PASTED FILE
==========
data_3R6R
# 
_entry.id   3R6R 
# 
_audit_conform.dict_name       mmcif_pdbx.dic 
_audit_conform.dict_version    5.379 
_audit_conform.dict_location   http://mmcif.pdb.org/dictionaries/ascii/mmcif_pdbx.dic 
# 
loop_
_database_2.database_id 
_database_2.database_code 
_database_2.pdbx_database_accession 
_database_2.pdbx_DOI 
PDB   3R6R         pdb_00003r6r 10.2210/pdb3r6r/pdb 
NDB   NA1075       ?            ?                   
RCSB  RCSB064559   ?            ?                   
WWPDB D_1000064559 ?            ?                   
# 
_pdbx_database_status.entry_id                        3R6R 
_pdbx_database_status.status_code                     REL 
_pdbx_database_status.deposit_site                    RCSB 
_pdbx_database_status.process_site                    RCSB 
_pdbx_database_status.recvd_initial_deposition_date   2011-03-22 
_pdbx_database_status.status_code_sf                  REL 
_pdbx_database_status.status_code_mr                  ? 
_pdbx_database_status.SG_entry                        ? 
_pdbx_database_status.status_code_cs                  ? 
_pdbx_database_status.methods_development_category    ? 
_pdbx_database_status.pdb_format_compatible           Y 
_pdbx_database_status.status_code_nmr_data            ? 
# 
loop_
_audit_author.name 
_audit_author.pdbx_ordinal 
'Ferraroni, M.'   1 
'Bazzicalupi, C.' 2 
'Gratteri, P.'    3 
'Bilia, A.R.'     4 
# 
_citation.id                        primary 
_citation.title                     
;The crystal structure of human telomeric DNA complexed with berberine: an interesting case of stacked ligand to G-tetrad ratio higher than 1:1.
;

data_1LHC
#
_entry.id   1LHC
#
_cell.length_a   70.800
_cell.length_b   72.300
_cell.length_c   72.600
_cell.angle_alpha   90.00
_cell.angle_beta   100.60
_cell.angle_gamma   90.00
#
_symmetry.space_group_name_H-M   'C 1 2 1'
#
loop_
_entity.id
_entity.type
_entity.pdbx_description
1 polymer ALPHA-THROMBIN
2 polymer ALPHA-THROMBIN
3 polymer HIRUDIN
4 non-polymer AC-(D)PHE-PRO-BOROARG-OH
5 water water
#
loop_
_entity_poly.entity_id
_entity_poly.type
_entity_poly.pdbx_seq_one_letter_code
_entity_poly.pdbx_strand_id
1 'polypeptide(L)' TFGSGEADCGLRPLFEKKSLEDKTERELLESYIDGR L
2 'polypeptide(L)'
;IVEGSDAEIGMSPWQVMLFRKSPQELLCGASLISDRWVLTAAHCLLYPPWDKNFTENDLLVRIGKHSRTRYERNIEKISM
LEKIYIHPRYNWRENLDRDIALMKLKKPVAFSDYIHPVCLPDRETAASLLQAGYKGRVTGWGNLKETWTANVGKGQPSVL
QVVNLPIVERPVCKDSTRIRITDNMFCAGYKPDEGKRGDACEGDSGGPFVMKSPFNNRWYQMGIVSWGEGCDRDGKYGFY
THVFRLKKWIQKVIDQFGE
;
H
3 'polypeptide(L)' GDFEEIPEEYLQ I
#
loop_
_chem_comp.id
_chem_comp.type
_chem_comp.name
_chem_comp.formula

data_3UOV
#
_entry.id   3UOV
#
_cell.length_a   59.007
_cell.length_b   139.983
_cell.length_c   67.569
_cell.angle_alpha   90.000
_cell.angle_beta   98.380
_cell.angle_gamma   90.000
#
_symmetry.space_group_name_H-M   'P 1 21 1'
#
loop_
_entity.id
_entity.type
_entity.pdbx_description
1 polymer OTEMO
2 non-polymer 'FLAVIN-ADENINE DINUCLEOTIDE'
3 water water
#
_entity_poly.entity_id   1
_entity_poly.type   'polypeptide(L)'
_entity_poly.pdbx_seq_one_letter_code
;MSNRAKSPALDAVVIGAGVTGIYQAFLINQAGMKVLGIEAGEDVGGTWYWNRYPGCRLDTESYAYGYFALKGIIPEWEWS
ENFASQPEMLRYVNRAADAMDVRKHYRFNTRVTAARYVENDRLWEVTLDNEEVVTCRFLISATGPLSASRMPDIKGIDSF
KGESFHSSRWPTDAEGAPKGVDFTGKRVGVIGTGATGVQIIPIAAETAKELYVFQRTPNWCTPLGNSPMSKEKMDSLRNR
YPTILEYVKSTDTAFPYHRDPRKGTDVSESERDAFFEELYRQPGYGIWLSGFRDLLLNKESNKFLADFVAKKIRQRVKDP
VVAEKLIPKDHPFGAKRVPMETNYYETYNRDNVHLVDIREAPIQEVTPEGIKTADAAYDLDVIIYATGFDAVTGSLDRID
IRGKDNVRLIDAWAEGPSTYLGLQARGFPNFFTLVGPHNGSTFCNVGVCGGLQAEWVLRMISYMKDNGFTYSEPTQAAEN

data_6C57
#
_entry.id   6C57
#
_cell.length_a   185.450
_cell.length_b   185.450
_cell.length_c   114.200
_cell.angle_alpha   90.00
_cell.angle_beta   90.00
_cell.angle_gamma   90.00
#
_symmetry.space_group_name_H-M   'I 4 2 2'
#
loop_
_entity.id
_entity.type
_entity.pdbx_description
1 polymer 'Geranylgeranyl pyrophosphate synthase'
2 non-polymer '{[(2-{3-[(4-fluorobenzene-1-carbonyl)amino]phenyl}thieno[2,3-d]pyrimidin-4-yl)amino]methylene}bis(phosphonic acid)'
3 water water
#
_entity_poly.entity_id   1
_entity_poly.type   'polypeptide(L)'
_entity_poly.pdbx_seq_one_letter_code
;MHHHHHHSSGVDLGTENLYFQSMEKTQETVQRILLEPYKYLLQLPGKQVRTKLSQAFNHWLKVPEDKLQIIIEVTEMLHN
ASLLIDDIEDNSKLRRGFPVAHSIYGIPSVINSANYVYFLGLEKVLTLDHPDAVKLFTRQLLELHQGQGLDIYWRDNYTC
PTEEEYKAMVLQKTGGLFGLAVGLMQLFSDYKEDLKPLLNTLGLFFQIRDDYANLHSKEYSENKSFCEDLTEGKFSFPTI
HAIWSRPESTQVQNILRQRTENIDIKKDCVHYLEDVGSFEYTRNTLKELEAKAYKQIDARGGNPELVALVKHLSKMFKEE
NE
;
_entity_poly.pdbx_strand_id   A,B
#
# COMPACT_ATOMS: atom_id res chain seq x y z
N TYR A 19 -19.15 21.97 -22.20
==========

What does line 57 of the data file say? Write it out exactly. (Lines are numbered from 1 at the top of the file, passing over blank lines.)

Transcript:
loop_